Covid-19 is a disease with a wide range of symptoms, from asymptomatic infection to life-threatening sickness. The vast majority of those diagnosed with the novel coronavirus experience mild-to-moderate symptoms, which is comforting.
Despite the fact that the virus mostly targets the lungs, it also travels in the bloodstream, which implies it might easily infect and target other organs, such as the heart. Surface proteins, known as angiotensin-converting enzyme 2 (ACE2), cover both lung and heart cells. These proteins act as hallways for the virus to infiltrate into cells. However, these compounds also perform a defensive function.
When the body’s cells are attacked, either by coronavirus or by other sources, the body’s normal healing reaction releases a large number of inflammatory molecules into the blood. Surprisingly, though, too much inflammation can aggravate the situation. The ACE2 protein is an anti-inflammatory that prevents immune cells from causing further harm to the cells. When the virus binds to ACE2 proteins, however, it causes direct cellular damage and prevents the body to defend tissues from inflammatory impairment.
The heart could be harmed indirectly by the novel coronavirus. The body’s immune system behaves erratically in this situation. The heart cannot perform if the virus inflames and damages the cardiac muscle.
In the human body, the lung and the heart work jointly to keep the body’s oxygen levels up. When a respiratory infection such as the new coronavirus (Covid-19) affects the lungs, it might harm the heart as well. Pumping blood requires a lot of effort from the heart, which becomes harder for people with heart disease.
If you have a heart condition, you need to be extremely wary of Covid-19. Maintain a high immunity level, practice social distancing, and follow other methods to avoid contracting the virus. People with undetected heart disease may emerge with previously unnoticed cardiac symptoms if infected by the virus.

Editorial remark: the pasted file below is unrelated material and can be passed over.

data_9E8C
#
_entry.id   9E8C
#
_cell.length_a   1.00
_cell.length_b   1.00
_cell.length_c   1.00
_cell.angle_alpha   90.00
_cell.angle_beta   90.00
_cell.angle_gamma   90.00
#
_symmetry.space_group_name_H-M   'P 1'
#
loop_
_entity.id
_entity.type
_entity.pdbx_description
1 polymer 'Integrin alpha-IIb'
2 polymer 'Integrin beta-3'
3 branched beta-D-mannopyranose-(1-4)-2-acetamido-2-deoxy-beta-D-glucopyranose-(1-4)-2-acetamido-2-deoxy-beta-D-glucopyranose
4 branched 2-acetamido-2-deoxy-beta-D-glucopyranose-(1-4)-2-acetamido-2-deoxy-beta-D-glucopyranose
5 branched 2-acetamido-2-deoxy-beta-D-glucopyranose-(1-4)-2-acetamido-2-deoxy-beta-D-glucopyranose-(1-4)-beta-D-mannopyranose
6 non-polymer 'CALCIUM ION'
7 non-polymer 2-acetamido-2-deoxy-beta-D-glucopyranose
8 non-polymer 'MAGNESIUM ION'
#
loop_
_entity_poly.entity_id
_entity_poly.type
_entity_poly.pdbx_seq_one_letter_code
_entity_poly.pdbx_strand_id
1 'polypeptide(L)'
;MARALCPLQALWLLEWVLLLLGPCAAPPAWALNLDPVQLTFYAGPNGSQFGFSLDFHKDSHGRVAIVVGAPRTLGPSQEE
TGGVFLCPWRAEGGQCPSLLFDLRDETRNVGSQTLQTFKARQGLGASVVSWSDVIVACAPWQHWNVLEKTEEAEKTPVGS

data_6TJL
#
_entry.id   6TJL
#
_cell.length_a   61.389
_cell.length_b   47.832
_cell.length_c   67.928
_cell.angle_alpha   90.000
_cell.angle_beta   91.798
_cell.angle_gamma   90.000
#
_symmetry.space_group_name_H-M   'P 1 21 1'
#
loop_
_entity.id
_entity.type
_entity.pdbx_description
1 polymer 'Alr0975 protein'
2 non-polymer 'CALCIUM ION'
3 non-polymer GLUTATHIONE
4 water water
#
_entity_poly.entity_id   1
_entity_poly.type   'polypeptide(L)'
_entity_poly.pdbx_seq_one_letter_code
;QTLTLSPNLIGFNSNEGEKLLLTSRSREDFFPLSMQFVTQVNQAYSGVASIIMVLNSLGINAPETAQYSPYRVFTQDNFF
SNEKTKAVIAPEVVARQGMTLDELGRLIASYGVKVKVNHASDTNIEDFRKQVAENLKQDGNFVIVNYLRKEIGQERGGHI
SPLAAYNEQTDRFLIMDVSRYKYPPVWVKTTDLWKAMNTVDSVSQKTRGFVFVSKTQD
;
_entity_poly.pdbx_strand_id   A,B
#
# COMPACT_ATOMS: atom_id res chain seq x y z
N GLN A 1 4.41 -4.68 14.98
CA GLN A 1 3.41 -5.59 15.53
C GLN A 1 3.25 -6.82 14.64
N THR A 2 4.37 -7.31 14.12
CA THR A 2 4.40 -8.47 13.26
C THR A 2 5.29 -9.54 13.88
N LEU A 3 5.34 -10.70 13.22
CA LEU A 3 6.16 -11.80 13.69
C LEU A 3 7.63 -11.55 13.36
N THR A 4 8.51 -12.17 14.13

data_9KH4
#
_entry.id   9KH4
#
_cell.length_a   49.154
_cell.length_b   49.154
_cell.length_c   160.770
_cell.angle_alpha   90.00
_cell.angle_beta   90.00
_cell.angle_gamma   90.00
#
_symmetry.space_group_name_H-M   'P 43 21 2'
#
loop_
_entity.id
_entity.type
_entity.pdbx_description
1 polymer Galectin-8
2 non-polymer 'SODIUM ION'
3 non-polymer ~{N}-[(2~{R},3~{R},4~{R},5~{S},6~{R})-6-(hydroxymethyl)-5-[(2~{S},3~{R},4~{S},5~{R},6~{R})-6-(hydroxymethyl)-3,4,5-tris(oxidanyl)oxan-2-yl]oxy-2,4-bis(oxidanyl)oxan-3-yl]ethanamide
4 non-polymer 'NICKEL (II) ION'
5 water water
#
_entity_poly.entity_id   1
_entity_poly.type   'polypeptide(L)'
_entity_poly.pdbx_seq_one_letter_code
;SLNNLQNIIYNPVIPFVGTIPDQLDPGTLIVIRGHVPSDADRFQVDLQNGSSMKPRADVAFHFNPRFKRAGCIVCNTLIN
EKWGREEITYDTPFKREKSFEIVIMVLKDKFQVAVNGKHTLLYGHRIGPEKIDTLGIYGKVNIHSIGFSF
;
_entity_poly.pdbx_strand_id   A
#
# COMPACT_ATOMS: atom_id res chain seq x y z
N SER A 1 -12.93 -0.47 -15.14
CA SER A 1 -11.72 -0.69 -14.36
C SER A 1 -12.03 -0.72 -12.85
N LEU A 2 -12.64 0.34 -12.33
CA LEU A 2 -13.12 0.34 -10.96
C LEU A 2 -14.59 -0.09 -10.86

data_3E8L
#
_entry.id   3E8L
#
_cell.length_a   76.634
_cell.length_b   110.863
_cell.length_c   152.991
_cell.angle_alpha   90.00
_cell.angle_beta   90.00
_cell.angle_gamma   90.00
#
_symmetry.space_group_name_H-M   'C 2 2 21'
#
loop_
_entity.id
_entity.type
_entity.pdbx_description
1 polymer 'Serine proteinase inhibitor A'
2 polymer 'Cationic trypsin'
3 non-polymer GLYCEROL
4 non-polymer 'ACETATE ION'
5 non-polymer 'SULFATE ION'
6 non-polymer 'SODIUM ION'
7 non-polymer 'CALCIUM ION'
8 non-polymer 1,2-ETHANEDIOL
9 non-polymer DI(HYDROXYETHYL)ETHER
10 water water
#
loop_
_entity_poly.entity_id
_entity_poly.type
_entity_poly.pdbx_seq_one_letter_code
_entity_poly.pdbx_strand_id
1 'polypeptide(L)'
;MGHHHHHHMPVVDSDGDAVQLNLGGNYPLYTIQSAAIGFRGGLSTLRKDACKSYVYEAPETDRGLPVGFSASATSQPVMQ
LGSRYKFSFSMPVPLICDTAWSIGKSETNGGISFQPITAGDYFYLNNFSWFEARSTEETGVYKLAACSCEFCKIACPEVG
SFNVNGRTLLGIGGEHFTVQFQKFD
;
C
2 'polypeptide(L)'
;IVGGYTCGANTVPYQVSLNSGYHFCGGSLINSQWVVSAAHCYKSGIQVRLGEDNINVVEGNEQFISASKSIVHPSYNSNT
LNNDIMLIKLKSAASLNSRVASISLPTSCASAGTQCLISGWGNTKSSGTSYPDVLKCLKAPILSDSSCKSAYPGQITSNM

Fever and inflammation boost metabolic demands on several organs, including the heart, and speed up the heart rate. If the lungs are diseased and unable to exchange oxygen and carbon dioxide properly, the pressure is amplified. This faulty gas exchange could further reduce oxygen delivery to the heart muscle, potentially leading to a heart attack. This condition is known as viral myocarditis.
Some cardiac patients may be at a greater risk of getting infected, and if they do, they may be more susceptible to consequences. Furthermore, the virus has the potential to damage cardiac muscle or blood vessels, leading to serious complications.
Elderly individuals may have lower immune systems, making them more vulnerable to infection. They must exercise extreme caution and consult our doctors if they experience any unusual symptoms. Heart issues in adolescents can be addressed early on, minimizing the risk of heart problems in the long run.
Individuals above 65 years who have coronary heart disease or high blood pressure (which is more common in men) are at a higher risk of severe consequences. These individuals, as well as those with underlying health issues that increase their likelihood of complications, must take particular steps to stay safe from coronavirus. The virus has the potential to harm the heart and reduce blood supply to the brain and heart in patients.